Only Tastry has unlocked how human senses interpret product chemistry
Tastry was founded based on the need to reform the way food and beverages were evaluated. Rather than the subjective views of tasting panels and critics, we identified the need to provide consumers with more objective data. Therefore, we set out to develop chemometric alternatives that harness the powers of chemistry with mathematical and statistical methods, to turn our senses into science.
No one argues with the incontestable fact that tasting is a subjective endeavor. The measure of an effective wine critic should be his or her timely and useful rendering of an intelligent laundry list of good examples of different styles of winemaking in various price categories.
Problems with Human Sensory Panels
Substituting Humans with Analytical Chemistry
Though once thought impossible, Tastry has successfully developed proprietary methods for quality evaluation and market performance prediction of food, beverages, fragrances and other sensory products. We employ these to provide hyper-specific product recommenders for retail that don’t rely on human panels. With this analytical chemistry based framework, we are able to rank and subdivide products according to the preferences of a user or demographic. This permits artisans and manufacturers to integrate sensory information at every stage of product development – from formulation to marketing, optimization of sales margins and even the best geographic distribution.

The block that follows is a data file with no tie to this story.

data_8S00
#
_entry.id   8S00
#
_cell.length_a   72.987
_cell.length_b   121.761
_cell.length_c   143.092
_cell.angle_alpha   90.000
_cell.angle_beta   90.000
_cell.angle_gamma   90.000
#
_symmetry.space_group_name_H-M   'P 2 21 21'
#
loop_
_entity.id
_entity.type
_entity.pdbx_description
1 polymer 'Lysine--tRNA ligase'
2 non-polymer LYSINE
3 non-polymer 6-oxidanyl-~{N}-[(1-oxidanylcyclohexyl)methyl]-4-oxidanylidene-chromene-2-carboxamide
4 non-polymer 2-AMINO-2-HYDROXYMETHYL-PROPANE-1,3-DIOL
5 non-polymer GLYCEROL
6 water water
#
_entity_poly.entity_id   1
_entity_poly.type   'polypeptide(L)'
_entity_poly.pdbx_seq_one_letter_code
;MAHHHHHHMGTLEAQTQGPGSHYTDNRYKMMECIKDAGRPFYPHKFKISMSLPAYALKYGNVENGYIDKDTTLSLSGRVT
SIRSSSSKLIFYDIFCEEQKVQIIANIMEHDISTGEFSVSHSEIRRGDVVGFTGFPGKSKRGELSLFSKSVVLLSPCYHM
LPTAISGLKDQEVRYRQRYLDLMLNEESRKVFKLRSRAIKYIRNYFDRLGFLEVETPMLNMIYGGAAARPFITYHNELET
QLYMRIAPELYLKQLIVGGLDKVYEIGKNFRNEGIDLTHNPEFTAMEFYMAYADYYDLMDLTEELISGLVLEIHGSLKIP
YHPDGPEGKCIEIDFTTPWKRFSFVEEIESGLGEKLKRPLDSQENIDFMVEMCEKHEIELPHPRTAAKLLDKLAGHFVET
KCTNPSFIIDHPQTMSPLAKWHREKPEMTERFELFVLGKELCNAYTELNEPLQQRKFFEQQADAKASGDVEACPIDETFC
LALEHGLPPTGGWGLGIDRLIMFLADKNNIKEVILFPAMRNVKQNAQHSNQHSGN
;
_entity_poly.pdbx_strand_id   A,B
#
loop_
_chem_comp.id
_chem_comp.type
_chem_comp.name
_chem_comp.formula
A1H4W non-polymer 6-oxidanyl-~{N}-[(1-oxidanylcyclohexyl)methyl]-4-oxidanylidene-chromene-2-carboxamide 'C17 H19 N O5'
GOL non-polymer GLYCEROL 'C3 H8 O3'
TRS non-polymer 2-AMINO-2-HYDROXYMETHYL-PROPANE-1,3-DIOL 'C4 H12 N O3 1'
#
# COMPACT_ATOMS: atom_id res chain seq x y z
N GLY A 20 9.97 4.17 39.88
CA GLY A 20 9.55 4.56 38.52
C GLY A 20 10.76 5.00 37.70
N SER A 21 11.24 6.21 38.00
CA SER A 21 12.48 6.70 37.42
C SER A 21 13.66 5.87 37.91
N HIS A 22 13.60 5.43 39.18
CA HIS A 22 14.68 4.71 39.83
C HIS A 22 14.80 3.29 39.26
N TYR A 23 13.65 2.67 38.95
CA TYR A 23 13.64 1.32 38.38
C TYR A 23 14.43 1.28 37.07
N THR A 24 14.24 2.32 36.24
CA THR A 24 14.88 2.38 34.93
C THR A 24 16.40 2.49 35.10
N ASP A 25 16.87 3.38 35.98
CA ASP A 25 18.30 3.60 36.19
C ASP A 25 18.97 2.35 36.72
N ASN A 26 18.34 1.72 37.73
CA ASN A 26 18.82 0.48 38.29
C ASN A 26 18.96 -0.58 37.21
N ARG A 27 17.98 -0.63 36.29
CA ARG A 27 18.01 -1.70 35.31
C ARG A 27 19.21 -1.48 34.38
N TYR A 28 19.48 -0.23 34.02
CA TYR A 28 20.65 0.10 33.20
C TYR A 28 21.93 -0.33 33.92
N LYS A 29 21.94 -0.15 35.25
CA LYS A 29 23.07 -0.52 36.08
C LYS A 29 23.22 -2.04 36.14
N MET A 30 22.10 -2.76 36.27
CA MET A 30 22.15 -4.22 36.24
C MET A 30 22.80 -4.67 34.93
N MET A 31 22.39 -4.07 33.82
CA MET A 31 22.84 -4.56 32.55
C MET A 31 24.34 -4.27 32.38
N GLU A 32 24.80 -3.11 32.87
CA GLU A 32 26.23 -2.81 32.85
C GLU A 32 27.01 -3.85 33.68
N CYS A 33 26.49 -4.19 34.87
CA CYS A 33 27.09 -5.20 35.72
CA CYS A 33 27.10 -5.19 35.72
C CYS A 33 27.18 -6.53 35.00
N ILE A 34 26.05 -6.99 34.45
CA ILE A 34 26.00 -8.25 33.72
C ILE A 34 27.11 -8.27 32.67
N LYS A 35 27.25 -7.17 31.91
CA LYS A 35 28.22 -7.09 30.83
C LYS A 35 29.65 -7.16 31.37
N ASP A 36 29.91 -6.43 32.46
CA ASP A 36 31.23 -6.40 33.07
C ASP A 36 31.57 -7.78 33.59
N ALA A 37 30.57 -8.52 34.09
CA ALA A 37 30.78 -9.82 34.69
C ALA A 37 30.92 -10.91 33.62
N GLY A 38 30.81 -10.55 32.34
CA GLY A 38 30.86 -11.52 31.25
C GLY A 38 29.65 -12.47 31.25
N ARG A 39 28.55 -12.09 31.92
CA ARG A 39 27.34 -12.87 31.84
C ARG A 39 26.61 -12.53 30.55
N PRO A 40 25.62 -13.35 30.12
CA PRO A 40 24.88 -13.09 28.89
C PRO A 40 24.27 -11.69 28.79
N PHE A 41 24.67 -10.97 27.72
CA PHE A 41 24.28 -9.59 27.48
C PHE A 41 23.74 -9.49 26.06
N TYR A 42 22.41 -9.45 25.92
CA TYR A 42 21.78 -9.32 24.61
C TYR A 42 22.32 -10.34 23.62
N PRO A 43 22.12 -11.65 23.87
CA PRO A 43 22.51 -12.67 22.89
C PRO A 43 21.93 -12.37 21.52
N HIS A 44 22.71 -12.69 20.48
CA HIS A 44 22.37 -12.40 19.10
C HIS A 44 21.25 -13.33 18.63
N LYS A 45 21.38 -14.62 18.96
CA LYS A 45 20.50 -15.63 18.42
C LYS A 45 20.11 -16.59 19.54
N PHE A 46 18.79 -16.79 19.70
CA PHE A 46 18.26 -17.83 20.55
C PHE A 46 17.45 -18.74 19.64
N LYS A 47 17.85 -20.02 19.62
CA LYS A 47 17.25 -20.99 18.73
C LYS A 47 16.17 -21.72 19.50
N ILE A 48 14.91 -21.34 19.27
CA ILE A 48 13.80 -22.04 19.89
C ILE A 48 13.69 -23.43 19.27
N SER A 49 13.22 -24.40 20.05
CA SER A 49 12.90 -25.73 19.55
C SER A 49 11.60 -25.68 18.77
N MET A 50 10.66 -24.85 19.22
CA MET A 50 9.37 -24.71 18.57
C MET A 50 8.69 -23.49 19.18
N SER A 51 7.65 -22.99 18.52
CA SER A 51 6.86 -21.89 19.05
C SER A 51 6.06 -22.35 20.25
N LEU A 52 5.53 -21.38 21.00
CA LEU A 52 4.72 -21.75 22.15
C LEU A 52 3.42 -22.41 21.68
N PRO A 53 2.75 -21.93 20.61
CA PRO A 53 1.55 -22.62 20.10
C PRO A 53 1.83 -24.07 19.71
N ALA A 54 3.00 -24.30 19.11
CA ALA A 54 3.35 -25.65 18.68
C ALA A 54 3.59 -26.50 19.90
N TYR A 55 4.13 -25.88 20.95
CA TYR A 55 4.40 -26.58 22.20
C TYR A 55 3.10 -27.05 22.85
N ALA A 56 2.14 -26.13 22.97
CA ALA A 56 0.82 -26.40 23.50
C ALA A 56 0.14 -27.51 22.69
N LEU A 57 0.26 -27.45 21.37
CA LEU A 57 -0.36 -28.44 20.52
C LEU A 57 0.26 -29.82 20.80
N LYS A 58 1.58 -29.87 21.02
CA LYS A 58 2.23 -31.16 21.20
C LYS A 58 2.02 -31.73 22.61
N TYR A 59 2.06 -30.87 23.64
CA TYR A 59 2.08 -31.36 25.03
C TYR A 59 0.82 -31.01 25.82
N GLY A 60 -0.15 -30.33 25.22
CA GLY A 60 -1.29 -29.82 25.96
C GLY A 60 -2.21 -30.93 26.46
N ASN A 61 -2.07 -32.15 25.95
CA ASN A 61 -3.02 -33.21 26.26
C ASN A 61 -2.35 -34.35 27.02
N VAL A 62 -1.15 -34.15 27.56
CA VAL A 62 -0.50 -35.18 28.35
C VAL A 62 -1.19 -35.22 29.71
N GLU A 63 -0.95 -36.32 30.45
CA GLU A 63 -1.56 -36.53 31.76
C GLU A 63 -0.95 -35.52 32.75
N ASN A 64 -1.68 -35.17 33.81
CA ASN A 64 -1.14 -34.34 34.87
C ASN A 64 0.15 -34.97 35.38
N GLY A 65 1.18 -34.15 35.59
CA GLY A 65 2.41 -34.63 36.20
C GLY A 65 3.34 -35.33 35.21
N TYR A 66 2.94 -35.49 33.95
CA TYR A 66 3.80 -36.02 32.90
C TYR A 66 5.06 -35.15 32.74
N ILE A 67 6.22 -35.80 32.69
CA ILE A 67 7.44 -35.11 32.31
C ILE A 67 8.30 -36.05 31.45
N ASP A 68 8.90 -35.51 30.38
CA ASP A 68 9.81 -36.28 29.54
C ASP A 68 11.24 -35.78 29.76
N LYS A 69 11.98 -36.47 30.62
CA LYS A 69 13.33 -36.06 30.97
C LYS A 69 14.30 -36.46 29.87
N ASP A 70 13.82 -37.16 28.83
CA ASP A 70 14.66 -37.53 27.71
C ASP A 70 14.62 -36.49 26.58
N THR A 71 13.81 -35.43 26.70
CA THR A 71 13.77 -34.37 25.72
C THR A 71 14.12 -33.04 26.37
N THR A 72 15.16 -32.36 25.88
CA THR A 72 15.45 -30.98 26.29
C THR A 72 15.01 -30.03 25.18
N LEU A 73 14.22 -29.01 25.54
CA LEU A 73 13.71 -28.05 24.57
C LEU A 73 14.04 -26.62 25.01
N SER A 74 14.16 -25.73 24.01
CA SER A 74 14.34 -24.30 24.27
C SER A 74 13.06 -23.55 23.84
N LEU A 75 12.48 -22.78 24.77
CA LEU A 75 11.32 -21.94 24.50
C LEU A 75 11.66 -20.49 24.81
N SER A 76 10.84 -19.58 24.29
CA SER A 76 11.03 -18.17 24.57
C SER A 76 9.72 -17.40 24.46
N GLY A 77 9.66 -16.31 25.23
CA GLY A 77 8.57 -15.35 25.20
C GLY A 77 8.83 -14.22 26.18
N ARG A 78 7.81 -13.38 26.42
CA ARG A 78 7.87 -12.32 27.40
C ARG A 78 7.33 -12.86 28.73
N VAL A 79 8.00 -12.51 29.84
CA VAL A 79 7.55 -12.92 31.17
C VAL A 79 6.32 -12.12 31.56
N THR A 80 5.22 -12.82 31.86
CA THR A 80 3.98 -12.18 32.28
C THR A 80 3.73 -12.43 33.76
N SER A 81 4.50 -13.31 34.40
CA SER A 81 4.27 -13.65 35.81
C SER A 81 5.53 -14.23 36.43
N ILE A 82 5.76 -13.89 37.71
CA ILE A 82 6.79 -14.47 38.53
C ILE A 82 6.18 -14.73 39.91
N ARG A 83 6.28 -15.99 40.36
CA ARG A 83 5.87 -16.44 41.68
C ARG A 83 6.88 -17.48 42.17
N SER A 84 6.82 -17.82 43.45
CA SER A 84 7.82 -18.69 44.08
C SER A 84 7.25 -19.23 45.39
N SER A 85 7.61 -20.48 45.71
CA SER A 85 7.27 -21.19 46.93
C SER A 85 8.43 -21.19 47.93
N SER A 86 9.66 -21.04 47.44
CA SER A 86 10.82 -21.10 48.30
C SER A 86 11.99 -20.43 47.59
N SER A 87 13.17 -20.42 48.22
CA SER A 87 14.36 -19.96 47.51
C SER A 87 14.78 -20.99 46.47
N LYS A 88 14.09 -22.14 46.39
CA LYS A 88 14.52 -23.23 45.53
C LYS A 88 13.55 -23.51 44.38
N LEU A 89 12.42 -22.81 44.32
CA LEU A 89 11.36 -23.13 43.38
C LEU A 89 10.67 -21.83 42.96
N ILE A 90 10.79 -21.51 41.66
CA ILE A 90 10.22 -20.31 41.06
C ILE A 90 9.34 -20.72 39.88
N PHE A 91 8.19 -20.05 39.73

The Tastry Way
Tastry sensory science based recommenders do just what Robert Parker proposes: they narrow down an inventory of products to those that specific palates are most likely to enjoy, and allow the user to filter resulting matches based on price, occasion, how well they match a friend’s preferences, how well they complement other products (like pairing wine with food), and more. The applications of this data is limited only by the imaginations of the makers and retailers who take advantage of it. At Tastry, we like to say “we taught a computer how to taste.” But we also taught it how to match the palates and preferences of individuals and groups of consumers. Tastry will power the future of commerce, not purely with product data, but by its intimate connection to the data that powers the human senses.